Everyday English 2
Everyday English 2

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Everyday English 2

6.1 What are reports for?

Reports are written for a number of reasons:

  • To record information, such as on a road accident.
  • To influence people who are making decisions, such as to report on an investigation into plans to build a large estate of houses in a rural area.
  • To start action, such as to suggest that a stretch of road should have speed cameras installed.
  • To persuade people, such as a local government report persuading people to recycle.
  • To help people reflect on how successful something has been, for example on how funding has been spent and the impact it has had.

As reports are aimed at different audiences, they vary in length, style and layout.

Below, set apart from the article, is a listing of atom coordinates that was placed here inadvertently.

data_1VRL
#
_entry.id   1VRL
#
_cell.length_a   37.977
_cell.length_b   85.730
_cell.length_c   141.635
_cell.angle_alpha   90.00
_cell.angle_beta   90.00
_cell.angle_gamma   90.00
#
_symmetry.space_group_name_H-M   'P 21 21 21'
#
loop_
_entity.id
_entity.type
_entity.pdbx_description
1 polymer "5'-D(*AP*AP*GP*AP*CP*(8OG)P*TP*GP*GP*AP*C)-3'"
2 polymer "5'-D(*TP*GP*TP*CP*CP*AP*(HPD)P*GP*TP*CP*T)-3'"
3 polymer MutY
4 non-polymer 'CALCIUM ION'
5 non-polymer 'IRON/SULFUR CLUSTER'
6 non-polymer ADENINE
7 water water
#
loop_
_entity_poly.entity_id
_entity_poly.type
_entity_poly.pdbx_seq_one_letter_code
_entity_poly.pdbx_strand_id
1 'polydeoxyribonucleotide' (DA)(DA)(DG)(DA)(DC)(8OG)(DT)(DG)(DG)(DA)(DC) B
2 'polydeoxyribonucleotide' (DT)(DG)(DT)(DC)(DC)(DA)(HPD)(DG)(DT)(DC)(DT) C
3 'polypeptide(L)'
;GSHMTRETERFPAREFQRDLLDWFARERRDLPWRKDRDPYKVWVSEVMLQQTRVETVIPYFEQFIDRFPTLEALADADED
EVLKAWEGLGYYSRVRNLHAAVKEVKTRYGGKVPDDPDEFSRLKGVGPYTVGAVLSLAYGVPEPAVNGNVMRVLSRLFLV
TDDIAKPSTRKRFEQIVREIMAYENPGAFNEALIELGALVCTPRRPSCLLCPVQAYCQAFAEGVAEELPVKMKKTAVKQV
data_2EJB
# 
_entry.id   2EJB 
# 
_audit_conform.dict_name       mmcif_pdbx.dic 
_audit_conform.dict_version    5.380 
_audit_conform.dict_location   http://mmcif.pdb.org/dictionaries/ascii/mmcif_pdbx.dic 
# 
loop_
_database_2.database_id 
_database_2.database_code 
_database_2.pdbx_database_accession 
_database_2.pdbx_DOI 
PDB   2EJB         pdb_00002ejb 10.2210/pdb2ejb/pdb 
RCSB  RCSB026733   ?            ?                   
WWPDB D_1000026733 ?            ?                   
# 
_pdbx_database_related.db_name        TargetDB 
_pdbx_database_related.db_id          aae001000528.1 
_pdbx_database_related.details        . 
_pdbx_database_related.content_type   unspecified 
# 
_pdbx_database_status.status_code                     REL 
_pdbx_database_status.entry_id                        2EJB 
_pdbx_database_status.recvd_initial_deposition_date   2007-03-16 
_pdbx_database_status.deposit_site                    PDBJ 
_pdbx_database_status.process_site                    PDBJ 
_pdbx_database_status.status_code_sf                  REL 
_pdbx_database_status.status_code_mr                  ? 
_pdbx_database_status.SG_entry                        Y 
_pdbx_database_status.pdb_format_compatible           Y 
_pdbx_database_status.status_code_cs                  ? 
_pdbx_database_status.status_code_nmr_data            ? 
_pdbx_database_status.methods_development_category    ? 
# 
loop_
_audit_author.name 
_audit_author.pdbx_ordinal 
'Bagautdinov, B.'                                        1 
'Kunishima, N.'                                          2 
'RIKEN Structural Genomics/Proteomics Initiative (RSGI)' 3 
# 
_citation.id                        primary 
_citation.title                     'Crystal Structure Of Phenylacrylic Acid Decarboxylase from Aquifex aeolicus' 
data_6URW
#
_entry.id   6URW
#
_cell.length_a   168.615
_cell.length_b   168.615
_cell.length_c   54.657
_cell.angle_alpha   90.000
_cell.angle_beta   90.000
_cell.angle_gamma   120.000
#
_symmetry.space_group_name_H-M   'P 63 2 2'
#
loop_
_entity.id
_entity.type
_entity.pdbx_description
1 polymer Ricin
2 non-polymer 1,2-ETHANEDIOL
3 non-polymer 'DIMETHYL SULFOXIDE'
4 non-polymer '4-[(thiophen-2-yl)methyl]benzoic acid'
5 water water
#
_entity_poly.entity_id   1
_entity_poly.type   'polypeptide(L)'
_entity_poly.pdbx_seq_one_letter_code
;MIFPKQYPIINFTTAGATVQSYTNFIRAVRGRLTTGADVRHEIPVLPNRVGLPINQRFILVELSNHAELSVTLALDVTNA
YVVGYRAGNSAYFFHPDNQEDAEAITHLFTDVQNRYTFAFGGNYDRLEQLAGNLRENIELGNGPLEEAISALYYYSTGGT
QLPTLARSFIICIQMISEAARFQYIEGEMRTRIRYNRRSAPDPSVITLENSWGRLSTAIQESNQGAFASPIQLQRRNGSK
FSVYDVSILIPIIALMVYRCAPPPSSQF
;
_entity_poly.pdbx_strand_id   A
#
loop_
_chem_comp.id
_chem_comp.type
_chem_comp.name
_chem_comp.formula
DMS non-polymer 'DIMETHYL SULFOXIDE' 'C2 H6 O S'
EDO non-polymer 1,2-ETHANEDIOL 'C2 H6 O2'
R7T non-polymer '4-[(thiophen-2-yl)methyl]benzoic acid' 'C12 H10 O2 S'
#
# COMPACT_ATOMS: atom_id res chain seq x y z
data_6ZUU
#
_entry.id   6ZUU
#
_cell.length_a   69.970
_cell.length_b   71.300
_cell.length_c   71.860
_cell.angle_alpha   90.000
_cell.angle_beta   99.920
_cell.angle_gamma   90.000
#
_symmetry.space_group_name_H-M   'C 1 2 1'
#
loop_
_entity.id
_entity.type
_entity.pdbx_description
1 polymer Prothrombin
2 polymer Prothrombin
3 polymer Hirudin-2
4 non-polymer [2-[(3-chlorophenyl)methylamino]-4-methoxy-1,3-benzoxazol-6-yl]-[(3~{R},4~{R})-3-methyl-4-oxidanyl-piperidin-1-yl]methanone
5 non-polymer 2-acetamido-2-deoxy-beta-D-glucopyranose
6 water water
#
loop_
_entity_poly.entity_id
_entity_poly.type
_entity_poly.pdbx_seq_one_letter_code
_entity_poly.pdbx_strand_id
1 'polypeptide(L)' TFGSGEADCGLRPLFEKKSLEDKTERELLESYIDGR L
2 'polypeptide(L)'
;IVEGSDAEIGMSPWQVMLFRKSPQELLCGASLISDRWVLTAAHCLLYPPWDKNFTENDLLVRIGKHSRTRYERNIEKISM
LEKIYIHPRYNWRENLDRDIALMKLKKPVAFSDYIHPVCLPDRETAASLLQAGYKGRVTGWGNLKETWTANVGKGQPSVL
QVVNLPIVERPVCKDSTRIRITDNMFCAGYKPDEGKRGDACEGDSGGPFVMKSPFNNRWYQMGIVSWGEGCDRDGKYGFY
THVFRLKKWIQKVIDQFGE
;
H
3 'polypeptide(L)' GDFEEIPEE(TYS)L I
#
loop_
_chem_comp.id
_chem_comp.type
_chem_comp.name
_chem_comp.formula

Activity 24 Reports you have read

Timing: Allow about 5 minutes

Start by thinking about the different kinds of reports you have read.

1. Make a list of some of the reports you have read over the past few years. Look again at the types of report listed above to jog your memory.

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2. Which report do you remember most clearly?

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3. Why do you think the report you remember has stayed in your memory?

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Discussion

Here is an example of a response:

  1. Some of the reports I remember reading are reports on meetings at work, a government report on schools, a report of a court case and children’s school reports.

  2. The report I remember most clearly is one on teachers’ pay!

  3. I remember that one because it was most relevant to what I needed. These reports are usually well laid out and signposted so that it is easy to find and remember the key points.

FSE_2a

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